I am not sure if this is correct but I vaguely recall the professor mentioned something like this in class: Let $(\Omega, \mathcal{F}, \mathbb{P})$ be a probability space, and $X, Y_{1}, ..., Y_{n}$ random variables on it. Let $\sigma(Y_{1}, ..., Y_{n})$ be the sigma algebra generated by $Y_{1}, ..., Y_{n}$. Then $X$ is $\sigma(Y_{1}, ..., Y_{n})$-measurable iff $X = H(Y_{1}, ..., Y_{n})$ for some $H$ measurable.

Could someone explain the hard direction?


1 Answer 1


Here is an answer for the case where $X$ is a real random variable, and $Y$ a random variable taking values in any measurable space. In your situation, set $Y = (Y_1,\ldots,Y_n)$.

If $X = 1_A$ for some $A \in \sigma(Y)$ then the result follows from the definition of $\sigma(Y)$ : there exists some measurable subset $B$ such that $A = [Y \in B]$, so $1_A=1_B(Y)$.

By countable linear combinations, the result holds for every $\sigma(Y)$-measurable discrete real random variable.

Last, each $\sigma(Y)$-measurable real random variable $X$ can be written as a limit of $\sigma(Y)$-measurable discrete real random variables. For example, consider $X_n = 2^{-n}\lfloor 2^X \rfloor$. Then $X_n = h_n(Y)$ for some measurable function $h_n$. Then the function $h = \limsup_{n \to +\infty} h_n$ works.

  • $\begingroup$ I have a question about $A$. For a single variable $Y_{1}$, we can say any element in $\sigma(Y_{1})$ has the form $Y_{1}^{-1}(B)$, where $B$ is a measurable set in the space where $Y_{1}$ takes values. But the definition of $\sigma(Y_{1}, ..., Y_{n})$ is the smallest sigma algebra that contains $\{Y_{i}^{-1}(B): i = 1, ..., n, B \text{ measurable}\}$. So a set $A$ from this sigma algebra may not have a form $Y_{1}^{-1}(B_{1}) \cap ... \cap Y_{n}^{-1}(B_{n})$ which in your case is $Y^{-1}(B)$. It may be a "generated" set so has a complicated explicit expression? $\endgroup$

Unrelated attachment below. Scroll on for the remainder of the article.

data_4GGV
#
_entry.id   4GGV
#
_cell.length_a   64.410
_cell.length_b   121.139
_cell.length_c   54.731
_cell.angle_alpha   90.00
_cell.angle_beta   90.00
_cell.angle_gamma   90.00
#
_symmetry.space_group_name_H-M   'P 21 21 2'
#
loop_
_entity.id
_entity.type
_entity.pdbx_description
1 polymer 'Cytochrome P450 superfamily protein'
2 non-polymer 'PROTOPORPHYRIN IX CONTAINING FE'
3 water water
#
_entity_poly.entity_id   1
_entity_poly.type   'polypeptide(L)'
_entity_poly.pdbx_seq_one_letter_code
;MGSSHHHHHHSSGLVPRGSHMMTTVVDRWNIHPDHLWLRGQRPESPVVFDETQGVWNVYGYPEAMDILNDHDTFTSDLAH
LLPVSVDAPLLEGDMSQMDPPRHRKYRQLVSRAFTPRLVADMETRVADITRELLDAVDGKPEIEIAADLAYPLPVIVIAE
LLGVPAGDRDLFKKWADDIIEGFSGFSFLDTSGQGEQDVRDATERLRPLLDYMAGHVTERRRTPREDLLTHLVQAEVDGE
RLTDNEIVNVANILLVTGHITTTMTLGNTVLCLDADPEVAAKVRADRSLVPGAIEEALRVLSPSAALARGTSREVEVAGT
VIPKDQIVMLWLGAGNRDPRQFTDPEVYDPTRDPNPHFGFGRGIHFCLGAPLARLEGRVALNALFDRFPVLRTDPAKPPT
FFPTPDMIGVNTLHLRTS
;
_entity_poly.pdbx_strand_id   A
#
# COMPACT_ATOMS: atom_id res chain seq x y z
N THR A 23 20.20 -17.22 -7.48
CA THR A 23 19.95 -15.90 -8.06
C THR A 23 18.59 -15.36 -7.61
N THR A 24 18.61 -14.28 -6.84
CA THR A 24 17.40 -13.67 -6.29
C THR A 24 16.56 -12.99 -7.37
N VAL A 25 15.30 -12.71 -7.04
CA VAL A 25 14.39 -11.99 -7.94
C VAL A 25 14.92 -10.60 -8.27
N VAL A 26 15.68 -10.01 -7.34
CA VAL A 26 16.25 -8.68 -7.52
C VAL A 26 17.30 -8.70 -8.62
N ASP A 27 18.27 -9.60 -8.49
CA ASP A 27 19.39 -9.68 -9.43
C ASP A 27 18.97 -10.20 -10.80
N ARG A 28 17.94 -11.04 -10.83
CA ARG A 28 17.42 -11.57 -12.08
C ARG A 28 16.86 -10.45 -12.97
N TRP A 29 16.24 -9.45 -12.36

– Tom
    Dec 14, 2022 at 15:21
  • $\begingroup$ @Tom One can also introduce the random variable $Y := (Y_1,\ldots,Y_n)$ and check that $\sigma(Y) = \sigma(Y_1,\ldots,Y_n)$. $\endgroup$ Dec 14, 2022 at 15:31
  • $\begingroup$ I get it. The details involve some product sigma algebra-related arguments about the space where $Y$ takes values. Thank you! $\endgroup$
    – Tom
    Dec 14, 2022 at 16:05

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